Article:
At work I was working with Highcharts, a JavaScript charting library. The specific file I was working in had a number of these charts defined in it, each of which had a good amount of settings and functions within them. As a result, in spite of other vim awesomeness, I found that I was having some trouble navigating around the long file.

To give you a sense of what I was dealing with, here’s the JS for a demo from the Highcharts website:

$(function () {
        title: {
            text: 'Monthly Average Temperature',
            x: -20 //center
        subtitle: {
            text: 'Source:',
            x: -20
        xAxis: {
            categories: ['Jan', 'Feb', 'Mar', 'Apr', 'May', 'Jun',
                'Jul', 'Aug', 'Sep', 'Oct', 'Nov', 'Dec']
        yAxis: {
            title: {
                text: 'Temperature (°C)'
            plotLines: [{
                value: 0,
                width: 1,
                color: '#808080'
        tooltip: {
            valueSuffix: '°C'
        legend: {
            layout: 'vertical',
            align: 'right',
            verticalAlign: 'middle',
            borderWidth: 0
        series: [{
            name: 'Tokyo',
            data: [7.0, 6.9, 9.5, 14.5, 18.2, 21.5, 25.2, 26.5, 23.3, 18.3, 13.9, 9.6]
        }, {
            name: 'New York',
            data: [-0.2, 0.8, 5.7, 11.3, 17.0, 22.0, 24.8, 24.1, 20.1, 14.1, 8.6, 2.5]
        }, {
            name: 'Berlin',
            data: [-0.9, 0.6, 3.5, 8.4, 13.5, 17.0, 18.6, 17.9, 14.3, 9.0, 3.9, 1.0]
        }, {
            name: 'London',
            data: [3.9, 4.2, 5.7, 8.5, 11.9, 15.2, 17.0, 16.6, 14.2, 10.3, 6.6, 4.8]

I figured the best Vim way to better deal with these large code blocks, most of which I didn’t need to see most of the time, was to learn more about folds.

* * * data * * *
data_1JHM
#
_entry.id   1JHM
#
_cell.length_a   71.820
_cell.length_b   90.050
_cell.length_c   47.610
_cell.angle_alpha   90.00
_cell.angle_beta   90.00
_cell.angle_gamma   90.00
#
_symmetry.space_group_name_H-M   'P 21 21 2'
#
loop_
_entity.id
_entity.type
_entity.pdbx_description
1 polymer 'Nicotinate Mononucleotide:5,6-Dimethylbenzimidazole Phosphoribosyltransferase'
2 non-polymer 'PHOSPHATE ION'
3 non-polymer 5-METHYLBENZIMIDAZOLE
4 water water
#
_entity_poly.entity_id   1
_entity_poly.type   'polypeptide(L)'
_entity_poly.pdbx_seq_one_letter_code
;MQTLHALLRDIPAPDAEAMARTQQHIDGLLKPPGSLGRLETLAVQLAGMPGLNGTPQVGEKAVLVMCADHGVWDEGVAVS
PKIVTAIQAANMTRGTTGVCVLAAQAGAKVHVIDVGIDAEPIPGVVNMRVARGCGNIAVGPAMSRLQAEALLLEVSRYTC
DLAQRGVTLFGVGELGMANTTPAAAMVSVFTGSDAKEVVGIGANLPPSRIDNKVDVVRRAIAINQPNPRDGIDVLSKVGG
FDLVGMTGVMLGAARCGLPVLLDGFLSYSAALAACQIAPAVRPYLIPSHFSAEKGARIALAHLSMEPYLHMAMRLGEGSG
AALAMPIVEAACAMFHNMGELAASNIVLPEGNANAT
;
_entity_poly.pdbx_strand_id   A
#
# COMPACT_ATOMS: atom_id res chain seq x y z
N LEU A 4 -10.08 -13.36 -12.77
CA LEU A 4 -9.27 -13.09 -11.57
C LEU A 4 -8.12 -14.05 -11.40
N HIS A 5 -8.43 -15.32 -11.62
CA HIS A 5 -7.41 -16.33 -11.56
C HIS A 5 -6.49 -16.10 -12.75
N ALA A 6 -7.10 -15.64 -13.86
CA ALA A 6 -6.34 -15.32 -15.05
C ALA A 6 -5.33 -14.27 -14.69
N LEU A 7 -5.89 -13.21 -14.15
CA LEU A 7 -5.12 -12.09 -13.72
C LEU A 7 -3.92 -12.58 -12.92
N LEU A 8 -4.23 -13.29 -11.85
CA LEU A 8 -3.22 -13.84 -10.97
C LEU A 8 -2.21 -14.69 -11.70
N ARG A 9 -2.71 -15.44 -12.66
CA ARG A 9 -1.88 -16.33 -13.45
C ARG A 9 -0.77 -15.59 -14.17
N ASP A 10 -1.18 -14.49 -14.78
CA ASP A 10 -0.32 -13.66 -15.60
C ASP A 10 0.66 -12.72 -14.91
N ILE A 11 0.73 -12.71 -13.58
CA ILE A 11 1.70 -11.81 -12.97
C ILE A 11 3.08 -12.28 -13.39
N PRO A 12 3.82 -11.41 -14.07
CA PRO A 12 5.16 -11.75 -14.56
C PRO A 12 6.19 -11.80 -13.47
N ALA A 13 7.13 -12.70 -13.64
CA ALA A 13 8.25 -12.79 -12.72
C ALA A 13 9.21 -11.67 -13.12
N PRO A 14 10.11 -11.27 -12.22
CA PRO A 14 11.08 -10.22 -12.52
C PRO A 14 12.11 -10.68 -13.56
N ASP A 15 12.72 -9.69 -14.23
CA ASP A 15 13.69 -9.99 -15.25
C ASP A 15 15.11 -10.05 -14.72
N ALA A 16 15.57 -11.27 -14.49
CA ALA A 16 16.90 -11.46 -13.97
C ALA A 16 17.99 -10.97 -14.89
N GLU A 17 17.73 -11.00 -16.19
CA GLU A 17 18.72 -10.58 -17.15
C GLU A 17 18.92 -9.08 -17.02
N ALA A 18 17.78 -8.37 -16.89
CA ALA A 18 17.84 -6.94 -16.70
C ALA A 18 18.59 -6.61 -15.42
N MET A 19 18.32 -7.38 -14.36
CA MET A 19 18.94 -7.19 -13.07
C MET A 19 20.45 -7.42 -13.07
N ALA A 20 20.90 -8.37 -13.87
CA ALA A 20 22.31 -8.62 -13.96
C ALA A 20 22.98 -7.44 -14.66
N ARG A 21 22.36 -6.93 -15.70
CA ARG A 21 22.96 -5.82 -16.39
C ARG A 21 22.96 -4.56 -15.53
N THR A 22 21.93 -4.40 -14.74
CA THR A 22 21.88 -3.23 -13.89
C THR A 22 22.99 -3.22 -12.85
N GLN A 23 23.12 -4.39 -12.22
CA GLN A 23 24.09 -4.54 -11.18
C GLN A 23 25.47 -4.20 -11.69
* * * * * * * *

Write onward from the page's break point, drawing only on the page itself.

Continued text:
Initially, when first learning Vim, I just set foldmethod to syntax, figuring that would be the smartest option. However I’ve found that with this setting Vim rarely finds folds to close. Also, I believe that this setting slowed Vim down when I edited large Ruby files in particular. Perhaps I need some other setting in my vimrc, but foldmethod=syntax just hasn’t worked for me.

So I switched to foldmethod=indent, figuring that I maintain pretty cleanly-indented code. With foldmethod set to indent, zc (close fold) worked well for me. However when trying to open a fold, I found it a bit cumbersome to have to navigate to the exact line of the fold I wanted to open. I was thinking I wanted a command that “found next fold and open it”.

After some Googling I found this Stack Overflow answer that gives the Vimscript to do what I wanted. By trial and error, fumbling in the unforgiving darkness that is Vimscript, I modified it to the following and pasted it into my vimrc:

function! NextClosedFold(dir)
  if !(foldclosed(line('.')) > 0)
    let cmd = 'norm!z' . a:dir
    let view = winsaveview()
    let [l0, l, openf] = [0, view.lnum, 1]
    while l != l0 && openf
        exe cmd
        let [l0, l] = [l, line('.')]
        let openf = foldclosed(l) < 0
    if openf
        call winrestview(view)

nnoremap <bar> zc
nnoremap <Bslash> :<C-U>call NextClosedFold('j')<cr>zo

I’m pretty sure it was something like that… the point is I just had it in my vimrc kind of like that and it worked. (<C-U> in insert mode deletes all characters before the cursor in current line. I believe it’s best practice to insert it before function calls as above. I was reminded of this from tpope’s commentary plugin. See :help i_CTRL-U for more.)

This worked well enough. But I had been waiting for an opportunity to make my first Vim plugin, and at some point I figured this would be a good candidate.